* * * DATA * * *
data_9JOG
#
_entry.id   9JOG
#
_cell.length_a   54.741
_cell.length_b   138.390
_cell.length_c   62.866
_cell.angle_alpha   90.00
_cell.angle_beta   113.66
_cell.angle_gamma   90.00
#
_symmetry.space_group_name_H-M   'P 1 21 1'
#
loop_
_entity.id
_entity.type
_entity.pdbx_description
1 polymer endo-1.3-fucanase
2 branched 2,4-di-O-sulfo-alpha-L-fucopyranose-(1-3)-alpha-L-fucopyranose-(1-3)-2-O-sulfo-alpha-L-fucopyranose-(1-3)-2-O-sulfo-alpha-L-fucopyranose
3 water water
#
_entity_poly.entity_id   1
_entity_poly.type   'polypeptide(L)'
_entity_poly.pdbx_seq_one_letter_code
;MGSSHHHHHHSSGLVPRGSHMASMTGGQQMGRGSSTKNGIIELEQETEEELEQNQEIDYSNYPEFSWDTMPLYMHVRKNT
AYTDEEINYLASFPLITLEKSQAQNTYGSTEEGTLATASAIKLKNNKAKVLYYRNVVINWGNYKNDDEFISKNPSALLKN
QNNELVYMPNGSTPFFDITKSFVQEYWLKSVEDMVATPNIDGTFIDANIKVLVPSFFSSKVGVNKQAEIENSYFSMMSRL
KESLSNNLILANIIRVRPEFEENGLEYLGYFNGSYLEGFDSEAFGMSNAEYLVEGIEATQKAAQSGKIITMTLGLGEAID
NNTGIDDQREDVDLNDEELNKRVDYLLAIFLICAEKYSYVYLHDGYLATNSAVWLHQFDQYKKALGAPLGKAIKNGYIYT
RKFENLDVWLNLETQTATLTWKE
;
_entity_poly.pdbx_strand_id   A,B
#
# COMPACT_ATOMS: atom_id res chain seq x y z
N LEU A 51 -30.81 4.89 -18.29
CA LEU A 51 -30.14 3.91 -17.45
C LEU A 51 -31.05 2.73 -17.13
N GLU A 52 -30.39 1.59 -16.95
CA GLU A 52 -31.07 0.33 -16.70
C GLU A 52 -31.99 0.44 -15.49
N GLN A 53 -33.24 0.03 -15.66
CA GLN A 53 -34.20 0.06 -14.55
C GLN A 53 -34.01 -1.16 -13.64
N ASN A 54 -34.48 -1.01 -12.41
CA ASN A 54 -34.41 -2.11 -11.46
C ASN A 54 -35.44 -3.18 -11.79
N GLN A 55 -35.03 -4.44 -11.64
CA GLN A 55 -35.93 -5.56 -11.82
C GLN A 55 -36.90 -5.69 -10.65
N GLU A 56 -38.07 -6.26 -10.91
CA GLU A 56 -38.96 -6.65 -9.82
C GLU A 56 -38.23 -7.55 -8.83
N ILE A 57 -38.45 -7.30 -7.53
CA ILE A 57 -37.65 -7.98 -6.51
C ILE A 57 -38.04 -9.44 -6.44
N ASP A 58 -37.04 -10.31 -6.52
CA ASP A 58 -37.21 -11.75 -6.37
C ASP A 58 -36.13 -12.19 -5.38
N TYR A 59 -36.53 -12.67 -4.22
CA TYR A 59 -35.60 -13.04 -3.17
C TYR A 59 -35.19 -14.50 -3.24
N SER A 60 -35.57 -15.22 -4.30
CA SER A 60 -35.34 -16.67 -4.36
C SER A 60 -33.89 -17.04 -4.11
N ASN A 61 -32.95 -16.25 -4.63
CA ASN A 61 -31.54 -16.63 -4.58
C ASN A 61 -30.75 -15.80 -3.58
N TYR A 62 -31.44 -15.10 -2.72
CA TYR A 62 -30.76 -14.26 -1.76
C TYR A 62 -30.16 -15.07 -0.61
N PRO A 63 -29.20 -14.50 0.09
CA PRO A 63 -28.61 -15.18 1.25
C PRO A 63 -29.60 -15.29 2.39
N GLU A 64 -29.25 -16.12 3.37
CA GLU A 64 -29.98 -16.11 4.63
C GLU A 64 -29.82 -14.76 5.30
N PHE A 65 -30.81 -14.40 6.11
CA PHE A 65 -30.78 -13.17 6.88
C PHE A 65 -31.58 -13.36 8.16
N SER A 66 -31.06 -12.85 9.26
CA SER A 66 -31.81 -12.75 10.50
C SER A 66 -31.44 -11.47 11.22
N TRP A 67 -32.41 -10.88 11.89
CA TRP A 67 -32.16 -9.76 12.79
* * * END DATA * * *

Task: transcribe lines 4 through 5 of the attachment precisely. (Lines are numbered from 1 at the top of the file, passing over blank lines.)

#
_cell.length_a   54.741